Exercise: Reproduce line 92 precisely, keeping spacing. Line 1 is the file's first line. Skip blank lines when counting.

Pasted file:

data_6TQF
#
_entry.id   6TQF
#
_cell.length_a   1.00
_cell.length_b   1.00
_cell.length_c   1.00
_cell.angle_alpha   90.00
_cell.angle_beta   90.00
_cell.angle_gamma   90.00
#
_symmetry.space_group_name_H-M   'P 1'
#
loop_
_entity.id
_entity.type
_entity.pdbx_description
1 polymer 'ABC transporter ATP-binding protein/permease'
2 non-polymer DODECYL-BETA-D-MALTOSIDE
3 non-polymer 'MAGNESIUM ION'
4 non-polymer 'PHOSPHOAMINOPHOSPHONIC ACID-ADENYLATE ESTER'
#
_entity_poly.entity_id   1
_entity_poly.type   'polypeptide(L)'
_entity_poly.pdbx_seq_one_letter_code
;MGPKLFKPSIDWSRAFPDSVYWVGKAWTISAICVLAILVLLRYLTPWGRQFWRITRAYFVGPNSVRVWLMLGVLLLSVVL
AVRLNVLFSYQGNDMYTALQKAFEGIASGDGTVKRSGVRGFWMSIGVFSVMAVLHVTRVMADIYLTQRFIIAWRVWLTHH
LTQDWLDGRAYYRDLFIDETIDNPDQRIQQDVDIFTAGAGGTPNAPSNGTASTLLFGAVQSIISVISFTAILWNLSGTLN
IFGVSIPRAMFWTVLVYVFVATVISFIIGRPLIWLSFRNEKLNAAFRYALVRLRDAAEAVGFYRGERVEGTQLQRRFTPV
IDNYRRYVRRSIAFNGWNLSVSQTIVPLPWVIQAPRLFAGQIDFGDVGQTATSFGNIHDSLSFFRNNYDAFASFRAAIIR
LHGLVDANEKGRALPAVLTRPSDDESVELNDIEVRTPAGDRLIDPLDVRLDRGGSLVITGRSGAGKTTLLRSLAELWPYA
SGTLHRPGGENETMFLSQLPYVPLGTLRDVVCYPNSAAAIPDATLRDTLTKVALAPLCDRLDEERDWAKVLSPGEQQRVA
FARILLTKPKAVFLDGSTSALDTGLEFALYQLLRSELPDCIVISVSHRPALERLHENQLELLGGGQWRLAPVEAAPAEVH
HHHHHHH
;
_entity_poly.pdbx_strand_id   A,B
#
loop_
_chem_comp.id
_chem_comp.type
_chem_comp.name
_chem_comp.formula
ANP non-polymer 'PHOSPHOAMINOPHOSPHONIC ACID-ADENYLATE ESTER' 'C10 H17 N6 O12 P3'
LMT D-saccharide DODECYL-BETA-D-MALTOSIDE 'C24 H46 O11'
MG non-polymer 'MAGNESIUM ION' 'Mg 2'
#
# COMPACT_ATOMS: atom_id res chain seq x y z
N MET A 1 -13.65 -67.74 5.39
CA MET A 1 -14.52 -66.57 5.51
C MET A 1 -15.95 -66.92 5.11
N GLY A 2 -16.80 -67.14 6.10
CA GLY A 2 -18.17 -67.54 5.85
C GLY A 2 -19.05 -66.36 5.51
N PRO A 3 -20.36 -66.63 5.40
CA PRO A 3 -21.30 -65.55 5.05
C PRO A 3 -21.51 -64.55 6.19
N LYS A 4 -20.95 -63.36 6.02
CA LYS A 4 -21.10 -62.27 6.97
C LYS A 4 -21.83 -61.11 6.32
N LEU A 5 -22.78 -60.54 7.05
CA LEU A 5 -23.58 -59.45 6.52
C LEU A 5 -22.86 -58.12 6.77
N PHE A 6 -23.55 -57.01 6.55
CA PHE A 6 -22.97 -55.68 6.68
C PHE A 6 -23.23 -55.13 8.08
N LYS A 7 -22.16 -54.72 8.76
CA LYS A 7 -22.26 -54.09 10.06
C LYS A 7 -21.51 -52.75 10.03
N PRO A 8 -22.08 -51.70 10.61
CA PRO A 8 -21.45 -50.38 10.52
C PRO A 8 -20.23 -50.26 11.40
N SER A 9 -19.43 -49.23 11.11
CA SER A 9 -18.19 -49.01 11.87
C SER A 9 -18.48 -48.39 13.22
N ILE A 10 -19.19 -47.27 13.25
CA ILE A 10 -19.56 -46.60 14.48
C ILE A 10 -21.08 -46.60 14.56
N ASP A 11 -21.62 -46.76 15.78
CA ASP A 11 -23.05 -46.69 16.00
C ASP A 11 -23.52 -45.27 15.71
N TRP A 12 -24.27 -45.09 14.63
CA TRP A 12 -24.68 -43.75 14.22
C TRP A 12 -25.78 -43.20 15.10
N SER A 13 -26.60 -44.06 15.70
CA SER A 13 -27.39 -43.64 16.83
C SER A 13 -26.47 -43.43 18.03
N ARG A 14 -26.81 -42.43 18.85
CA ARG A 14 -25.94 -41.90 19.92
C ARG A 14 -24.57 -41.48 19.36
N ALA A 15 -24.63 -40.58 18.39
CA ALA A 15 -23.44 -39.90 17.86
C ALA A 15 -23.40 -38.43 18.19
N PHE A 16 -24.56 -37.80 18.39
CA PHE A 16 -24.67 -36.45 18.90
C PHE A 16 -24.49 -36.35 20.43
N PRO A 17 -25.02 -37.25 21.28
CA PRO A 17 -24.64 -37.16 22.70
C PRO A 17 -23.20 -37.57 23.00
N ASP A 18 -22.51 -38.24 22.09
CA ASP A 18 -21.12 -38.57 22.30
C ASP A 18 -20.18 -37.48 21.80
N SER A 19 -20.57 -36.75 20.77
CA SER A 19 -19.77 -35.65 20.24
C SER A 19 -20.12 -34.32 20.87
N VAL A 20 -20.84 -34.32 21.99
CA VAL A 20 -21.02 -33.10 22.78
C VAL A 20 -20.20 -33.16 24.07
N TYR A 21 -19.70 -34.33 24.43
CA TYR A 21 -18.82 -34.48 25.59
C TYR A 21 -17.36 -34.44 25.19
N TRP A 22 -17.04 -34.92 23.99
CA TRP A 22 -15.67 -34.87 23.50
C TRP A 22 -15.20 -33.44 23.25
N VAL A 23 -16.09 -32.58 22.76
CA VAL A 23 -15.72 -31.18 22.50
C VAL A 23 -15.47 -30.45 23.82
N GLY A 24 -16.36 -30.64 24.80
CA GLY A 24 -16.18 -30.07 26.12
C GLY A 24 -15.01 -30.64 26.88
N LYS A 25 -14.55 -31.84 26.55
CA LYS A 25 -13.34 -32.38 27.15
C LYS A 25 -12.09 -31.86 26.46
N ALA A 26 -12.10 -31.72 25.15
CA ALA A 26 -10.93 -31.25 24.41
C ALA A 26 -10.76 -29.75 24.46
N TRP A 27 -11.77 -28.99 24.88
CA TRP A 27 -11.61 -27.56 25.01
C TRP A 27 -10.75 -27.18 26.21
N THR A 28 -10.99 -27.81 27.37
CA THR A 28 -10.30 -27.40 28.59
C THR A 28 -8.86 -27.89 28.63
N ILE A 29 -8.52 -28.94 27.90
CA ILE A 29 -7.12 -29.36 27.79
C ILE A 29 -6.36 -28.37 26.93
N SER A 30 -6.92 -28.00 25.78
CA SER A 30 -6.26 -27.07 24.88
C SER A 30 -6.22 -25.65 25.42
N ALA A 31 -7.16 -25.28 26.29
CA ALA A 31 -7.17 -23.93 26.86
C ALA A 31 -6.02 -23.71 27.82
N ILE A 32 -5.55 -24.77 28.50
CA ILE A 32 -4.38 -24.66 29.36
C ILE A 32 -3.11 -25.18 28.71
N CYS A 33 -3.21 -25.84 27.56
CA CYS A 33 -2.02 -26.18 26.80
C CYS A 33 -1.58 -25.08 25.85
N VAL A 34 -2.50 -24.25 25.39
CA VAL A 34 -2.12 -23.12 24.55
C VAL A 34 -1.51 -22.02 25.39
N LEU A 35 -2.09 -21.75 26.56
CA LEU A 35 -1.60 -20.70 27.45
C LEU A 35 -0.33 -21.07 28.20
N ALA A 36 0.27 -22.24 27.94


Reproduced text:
C ALA A 15 -23.40 -38.43 18.19